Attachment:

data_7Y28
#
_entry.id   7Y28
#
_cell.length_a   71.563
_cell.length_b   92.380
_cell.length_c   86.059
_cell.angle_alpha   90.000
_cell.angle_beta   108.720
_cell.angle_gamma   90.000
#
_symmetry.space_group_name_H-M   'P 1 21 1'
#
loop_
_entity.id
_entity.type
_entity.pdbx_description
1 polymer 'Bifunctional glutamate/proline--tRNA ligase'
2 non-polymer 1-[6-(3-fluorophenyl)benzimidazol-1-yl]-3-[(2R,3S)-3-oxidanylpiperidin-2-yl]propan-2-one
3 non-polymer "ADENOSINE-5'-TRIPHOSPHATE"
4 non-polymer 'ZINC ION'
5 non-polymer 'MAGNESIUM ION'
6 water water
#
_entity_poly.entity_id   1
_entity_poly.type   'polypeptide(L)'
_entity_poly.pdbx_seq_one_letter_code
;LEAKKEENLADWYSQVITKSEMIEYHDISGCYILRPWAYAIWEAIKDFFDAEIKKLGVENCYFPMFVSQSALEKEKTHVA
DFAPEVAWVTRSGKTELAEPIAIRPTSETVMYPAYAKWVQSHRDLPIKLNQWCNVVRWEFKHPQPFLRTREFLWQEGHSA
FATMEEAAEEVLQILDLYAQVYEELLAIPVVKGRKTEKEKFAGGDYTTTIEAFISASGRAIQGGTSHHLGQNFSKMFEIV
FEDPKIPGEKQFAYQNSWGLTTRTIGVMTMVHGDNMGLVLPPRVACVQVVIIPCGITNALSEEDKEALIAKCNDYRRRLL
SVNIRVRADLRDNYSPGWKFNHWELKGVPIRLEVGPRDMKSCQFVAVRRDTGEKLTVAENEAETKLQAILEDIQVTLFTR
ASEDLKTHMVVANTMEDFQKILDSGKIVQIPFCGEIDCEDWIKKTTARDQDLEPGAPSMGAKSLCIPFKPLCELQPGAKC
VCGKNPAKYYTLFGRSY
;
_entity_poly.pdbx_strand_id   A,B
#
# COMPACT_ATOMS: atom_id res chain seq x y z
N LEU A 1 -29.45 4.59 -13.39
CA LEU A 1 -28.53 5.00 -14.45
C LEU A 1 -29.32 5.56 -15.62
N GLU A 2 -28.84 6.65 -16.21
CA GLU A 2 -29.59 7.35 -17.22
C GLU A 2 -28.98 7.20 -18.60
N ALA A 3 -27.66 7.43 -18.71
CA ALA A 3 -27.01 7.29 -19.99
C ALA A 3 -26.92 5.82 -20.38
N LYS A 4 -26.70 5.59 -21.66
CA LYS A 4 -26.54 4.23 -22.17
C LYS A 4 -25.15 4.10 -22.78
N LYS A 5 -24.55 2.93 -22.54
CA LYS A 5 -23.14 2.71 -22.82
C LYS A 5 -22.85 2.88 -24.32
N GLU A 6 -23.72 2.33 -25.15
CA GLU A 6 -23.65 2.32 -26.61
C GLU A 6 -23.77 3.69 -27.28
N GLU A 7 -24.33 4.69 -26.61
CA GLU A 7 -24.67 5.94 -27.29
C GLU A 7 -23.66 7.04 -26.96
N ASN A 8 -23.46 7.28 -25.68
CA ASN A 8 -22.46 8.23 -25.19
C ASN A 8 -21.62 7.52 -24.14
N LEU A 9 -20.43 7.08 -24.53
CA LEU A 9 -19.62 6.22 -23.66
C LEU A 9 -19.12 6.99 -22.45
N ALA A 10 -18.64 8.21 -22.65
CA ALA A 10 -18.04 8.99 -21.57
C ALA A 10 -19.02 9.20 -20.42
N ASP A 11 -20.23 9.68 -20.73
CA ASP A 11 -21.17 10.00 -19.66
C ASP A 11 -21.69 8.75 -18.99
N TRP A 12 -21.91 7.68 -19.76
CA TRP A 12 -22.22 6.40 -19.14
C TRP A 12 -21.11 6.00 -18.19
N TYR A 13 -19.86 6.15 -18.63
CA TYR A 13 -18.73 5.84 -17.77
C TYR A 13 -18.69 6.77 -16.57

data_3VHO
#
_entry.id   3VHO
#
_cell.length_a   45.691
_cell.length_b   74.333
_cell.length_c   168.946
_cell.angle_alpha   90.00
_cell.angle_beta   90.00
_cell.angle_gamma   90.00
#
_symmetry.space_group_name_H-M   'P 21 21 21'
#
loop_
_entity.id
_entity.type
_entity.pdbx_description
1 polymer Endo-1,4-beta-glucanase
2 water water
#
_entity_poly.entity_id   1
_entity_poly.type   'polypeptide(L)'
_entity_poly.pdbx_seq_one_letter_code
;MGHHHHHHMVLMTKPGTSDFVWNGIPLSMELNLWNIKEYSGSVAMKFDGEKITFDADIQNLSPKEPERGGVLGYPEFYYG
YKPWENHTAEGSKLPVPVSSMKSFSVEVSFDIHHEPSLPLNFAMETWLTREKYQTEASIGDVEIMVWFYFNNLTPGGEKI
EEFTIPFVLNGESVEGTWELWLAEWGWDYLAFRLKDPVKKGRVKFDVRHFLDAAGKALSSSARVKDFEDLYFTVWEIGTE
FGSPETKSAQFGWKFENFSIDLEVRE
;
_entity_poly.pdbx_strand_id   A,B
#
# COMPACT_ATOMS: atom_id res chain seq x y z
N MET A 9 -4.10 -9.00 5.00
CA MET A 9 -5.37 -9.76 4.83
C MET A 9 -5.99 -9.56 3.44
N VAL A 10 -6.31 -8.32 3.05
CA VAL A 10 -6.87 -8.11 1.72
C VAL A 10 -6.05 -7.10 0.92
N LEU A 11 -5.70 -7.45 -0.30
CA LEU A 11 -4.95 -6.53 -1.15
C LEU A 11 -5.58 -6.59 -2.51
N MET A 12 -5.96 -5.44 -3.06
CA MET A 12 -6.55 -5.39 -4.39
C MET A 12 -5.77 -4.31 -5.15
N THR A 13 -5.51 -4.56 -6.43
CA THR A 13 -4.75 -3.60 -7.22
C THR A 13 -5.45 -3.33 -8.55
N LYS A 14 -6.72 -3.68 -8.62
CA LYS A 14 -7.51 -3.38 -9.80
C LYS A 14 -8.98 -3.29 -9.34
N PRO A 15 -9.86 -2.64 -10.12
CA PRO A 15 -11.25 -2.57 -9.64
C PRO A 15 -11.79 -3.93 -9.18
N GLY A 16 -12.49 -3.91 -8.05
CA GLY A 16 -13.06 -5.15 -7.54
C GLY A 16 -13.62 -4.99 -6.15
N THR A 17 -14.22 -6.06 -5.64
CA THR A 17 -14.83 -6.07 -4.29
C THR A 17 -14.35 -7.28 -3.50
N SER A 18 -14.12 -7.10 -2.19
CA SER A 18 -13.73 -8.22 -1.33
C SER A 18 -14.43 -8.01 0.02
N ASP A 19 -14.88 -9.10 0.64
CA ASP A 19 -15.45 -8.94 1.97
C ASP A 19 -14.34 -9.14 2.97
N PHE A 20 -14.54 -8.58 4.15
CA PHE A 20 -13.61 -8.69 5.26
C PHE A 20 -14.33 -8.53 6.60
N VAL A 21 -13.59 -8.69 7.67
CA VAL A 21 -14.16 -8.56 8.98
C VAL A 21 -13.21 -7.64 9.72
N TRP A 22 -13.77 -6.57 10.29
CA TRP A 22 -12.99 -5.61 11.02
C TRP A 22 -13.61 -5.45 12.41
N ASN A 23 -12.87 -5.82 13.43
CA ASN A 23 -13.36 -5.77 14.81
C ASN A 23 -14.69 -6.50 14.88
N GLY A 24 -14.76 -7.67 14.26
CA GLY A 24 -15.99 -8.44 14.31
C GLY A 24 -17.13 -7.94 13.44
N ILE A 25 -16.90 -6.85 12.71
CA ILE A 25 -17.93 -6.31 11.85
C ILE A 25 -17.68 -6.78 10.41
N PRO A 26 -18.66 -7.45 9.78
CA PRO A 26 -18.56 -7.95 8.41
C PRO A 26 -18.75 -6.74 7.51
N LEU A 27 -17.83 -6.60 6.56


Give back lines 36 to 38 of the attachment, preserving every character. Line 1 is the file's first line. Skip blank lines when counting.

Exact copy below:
_entity_poly.pdbx_strand_id   A,B
#
# COMPACT_ATOMS: atom_id res chain seq x y z